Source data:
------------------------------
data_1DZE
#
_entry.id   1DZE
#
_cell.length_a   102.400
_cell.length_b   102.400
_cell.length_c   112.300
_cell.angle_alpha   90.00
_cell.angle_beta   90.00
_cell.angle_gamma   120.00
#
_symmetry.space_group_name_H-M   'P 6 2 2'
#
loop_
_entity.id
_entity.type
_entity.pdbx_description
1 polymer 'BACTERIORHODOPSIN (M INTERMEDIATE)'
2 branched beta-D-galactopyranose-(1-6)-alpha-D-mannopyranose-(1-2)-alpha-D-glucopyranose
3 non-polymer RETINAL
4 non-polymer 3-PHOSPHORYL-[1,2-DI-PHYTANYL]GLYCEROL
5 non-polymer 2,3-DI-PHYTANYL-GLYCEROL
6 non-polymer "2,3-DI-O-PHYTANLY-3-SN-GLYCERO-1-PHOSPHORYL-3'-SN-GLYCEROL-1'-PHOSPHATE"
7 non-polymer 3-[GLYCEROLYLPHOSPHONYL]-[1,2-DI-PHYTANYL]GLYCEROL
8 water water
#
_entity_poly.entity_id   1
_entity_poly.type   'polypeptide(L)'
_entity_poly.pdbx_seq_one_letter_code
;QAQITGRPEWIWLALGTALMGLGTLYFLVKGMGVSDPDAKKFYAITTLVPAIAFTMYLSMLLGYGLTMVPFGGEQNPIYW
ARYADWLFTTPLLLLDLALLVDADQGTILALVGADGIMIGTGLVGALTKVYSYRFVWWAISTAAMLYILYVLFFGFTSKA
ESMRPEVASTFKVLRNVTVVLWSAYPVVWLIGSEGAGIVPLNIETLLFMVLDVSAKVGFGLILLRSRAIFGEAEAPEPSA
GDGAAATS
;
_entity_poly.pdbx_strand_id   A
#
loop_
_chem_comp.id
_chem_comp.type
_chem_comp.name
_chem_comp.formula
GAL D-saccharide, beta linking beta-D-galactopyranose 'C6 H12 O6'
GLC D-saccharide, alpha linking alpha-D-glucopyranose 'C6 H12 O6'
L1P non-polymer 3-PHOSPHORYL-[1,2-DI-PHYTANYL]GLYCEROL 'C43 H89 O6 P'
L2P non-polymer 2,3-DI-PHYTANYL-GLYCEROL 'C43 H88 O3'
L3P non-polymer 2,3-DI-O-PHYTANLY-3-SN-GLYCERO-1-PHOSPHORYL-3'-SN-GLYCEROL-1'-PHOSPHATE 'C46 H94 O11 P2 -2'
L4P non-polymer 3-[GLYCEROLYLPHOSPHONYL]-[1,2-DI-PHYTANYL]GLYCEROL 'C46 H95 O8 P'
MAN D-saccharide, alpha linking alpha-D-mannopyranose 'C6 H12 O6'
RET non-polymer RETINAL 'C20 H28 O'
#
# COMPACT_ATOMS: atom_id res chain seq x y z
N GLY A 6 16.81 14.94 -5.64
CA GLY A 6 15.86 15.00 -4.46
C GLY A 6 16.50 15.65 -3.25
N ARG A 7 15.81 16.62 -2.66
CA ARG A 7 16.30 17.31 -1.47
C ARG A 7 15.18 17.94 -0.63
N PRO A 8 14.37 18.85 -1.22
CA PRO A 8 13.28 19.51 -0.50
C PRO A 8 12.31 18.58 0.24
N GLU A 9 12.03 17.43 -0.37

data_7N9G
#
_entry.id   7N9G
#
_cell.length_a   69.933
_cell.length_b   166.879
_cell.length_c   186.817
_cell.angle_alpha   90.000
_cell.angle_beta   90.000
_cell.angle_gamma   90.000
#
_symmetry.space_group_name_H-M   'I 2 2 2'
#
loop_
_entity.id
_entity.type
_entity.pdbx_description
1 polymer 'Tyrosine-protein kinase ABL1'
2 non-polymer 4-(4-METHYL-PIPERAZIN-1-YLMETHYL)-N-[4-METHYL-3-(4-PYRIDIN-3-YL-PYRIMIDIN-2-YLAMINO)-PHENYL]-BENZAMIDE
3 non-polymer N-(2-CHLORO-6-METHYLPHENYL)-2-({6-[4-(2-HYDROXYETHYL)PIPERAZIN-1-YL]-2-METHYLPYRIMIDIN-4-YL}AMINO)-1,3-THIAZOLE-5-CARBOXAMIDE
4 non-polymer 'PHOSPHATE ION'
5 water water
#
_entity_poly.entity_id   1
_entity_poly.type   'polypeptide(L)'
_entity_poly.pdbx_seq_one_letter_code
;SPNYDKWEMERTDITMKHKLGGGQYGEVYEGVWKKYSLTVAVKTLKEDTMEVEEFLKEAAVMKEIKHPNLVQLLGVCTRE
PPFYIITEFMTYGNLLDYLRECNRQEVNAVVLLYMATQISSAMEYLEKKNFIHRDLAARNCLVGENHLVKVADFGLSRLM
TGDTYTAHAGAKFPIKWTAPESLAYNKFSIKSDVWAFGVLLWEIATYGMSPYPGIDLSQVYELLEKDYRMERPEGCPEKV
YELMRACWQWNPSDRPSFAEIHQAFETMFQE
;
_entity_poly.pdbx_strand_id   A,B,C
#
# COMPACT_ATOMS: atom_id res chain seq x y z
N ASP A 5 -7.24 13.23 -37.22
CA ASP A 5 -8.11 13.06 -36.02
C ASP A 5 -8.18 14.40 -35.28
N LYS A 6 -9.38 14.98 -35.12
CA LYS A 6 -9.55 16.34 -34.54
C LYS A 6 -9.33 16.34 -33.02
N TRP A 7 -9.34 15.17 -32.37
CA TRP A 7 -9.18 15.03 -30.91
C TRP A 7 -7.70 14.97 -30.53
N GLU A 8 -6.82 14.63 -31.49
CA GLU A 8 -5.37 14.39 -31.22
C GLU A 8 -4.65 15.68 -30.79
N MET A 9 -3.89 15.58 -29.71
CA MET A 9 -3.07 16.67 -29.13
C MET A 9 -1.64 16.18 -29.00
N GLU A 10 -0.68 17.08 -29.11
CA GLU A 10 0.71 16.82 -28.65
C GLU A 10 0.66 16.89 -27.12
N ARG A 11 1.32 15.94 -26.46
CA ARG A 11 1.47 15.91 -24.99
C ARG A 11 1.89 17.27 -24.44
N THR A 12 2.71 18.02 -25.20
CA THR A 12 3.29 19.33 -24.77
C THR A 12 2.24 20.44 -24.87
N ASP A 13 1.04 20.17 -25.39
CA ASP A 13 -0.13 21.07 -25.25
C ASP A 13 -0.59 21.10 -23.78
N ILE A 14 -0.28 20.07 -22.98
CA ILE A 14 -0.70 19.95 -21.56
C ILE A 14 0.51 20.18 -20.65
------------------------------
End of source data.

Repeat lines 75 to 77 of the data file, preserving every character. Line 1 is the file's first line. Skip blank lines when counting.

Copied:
loop_
_entity.id
_entity.type